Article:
There's a battle of words that occurs when a group of people begin arguing over who has the fastest machine. All sorts of performance metrics are thrown around, and it can quickly become a miasma of uninformed soup. Some think they're going to win a race because they have more horsepower, while others scream from the hilltops that torque is king. What's the real difference between the two anyway? Jason Fenkse from Engineering Explained is here to unlock the knowledge you need in understanding horsepower versus torque.

To fully understand how torque and horsepower unfold in the automotive space, we need to first grasp what it is we're dealing with on a physical level. Put simply, torque is the measure of force multiplied by distance. It's the measure of a force acting at a radial point. An easy way to visualize this is to imagine a wrench. You put one end on a bolt, grasp the other end with your hand, and you tighten that bolt on a screw. Your hand is applying force on one end of the wrench, which is a given distance away from the bolt. You're generating torque.

Now on the flip side of this discussion, we have horsepower, or power in general. In basic engineering terms, power is the rate at which work is done. Jason does a great job of illustrating this concept by way of a toy race car. If the car were real, and the driver wanted to get from point A to point B, the amount of power required to do so would vary based on how quickly the driver needed to move between the points. That's because the rate of the work being done would be different, and thus the power required to travel the distance would change.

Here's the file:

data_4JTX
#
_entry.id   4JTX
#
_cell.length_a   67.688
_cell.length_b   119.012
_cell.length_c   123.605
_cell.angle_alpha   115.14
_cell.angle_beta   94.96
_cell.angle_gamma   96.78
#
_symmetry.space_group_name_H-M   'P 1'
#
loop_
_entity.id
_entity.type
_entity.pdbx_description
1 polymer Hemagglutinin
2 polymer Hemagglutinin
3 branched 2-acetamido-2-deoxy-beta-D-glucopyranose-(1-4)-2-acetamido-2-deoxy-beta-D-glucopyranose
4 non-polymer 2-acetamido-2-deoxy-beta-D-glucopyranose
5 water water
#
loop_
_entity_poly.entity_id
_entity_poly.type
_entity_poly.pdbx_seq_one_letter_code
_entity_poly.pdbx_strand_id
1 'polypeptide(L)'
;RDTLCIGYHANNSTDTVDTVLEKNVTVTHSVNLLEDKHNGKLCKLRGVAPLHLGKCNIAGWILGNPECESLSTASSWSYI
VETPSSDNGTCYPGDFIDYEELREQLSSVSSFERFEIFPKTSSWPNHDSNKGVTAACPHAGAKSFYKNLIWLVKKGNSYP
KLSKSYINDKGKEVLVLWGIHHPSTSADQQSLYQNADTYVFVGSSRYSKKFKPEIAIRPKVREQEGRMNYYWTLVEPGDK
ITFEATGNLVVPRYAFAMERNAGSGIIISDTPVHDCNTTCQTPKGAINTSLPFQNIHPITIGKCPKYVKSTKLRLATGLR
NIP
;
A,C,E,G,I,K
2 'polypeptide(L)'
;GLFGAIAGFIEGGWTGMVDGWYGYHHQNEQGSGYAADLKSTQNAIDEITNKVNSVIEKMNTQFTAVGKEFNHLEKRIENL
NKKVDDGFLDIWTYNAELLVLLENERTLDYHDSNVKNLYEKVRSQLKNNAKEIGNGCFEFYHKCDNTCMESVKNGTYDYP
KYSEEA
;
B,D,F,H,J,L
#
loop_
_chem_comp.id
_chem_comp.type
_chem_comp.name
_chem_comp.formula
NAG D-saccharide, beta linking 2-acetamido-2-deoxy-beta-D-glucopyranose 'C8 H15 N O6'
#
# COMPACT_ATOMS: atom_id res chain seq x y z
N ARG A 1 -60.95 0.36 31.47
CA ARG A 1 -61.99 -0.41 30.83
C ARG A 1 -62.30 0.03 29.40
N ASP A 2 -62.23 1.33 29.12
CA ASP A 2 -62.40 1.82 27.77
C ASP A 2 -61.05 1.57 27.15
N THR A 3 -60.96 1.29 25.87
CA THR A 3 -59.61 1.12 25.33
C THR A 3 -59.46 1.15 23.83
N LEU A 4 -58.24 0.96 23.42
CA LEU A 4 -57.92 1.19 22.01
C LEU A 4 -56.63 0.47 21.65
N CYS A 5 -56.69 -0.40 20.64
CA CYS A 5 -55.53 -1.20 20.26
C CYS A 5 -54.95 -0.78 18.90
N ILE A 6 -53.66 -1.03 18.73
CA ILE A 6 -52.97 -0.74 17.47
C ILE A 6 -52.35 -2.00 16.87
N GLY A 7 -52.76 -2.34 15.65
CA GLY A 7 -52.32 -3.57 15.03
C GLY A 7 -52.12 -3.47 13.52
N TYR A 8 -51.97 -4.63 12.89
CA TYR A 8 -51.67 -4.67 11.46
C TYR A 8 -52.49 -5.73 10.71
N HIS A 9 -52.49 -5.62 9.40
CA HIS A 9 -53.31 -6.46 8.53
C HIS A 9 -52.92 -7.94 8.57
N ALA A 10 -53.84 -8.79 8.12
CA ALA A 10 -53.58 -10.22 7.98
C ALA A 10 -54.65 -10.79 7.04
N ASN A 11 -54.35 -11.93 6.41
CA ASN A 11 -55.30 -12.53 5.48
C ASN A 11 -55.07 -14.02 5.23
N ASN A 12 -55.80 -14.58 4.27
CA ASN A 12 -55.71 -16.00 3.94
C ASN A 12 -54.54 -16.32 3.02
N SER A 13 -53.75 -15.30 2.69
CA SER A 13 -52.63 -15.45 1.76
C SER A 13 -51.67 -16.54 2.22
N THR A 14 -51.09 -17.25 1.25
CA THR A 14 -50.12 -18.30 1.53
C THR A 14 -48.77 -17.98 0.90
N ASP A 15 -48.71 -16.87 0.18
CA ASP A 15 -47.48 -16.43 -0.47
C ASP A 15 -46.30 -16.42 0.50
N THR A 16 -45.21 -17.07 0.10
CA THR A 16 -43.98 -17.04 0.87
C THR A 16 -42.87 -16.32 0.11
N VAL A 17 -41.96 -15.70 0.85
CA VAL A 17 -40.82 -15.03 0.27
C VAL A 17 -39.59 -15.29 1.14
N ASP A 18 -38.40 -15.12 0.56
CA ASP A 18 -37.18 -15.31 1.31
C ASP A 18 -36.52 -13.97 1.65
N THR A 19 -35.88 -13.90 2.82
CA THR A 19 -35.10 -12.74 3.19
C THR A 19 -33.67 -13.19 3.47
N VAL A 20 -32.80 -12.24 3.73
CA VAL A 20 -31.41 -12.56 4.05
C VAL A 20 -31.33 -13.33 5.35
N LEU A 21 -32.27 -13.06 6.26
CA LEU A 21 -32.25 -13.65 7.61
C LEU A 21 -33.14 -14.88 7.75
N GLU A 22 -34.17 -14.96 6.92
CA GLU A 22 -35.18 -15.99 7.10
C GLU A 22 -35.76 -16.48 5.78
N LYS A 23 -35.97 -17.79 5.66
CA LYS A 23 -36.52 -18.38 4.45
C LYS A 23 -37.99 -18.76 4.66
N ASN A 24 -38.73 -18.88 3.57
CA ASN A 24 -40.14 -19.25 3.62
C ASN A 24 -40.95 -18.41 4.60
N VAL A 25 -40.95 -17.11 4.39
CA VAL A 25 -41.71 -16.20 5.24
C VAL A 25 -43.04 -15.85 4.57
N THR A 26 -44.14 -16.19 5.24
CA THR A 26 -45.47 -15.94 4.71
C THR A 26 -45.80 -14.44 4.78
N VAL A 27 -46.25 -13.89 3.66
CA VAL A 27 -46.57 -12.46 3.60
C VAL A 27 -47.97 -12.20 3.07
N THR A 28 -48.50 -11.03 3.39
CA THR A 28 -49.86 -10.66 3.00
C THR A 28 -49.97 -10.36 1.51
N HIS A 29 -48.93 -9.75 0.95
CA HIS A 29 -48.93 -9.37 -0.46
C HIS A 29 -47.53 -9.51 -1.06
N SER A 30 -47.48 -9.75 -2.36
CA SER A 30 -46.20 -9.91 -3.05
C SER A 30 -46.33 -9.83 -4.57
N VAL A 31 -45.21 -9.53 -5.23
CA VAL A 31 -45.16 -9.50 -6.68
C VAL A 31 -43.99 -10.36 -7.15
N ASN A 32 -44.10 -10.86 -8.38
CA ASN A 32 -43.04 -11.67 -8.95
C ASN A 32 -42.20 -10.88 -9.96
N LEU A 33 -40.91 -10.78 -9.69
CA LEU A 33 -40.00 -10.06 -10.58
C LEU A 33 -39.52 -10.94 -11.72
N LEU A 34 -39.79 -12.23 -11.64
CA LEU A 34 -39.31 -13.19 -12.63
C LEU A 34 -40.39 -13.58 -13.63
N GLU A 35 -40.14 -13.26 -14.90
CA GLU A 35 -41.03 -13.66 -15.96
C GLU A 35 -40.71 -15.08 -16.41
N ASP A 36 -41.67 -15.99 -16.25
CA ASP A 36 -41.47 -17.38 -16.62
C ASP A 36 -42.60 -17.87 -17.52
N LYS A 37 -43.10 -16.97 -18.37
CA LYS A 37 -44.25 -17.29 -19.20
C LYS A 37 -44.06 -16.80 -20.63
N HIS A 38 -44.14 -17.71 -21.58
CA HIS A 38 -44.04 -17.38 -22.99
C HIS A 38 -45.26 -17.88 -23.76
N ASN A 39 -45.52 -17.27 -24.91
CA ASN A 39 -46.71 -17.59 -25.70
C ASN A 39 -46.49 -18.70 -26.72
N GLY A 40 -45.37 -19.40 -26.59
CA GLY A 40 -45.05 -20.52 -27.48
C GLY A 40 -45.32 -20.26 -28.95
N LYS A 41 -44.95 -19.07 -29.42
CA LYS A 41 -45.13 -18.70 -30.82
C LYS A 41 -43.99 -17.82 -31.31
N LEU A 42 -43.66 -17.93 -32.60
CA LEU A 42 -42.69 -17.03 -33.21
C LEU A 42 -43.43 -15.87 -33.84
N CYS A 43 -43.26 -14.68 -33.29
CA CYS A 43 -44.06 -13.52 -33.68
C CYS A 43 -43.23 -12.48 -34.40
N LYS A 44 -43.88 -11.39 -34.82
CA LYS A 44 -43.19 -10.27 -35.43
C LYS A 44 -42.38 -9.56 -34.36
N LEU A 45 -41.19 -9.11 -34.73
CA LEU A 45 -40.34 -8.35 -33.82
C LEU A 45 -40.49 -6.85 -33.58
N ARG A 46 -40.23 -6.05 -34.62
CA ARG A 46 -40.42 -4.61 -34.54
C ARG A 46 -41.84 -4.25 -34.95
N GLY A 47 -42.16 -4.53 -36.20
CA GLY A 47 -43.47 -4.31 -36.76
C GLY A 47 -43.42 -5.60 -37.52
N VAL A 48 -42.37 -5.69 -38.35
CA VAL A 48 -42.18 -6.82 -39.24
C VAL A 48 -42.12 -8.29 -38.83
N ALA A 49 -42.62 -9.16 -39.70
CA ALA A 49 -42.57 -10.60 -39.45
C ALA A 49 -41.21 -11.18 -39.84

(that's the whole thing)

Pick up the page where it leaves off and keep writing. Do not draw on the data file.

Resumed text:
So it's the power that gives you the ability to move more quickly. However, you need the torque to start the action. What happens if you line up equal vehicles where the only differences are the torque and horsepower available. Jason puts two hypothetical vehicles on the table before him, and it's the one with more horsepower that will accelerate more quickly. That's because the car with more horsepower can achieve the same amount of work at a faster rate.

Horsepower fans, don't rejoice just yet. You can't have horsepower without torque, as that provides the ability for the engine to do the work across a given rate. Finally, once you add in differing gears and gear ratios, there's a whole new variable to explore in this battle of physics and engine engineering.

The old saying "Horsepower sells cars, but torque wins races" isn't exactly true. Click play on the video above to see what we mean, and hear Jason break down all of the science for you.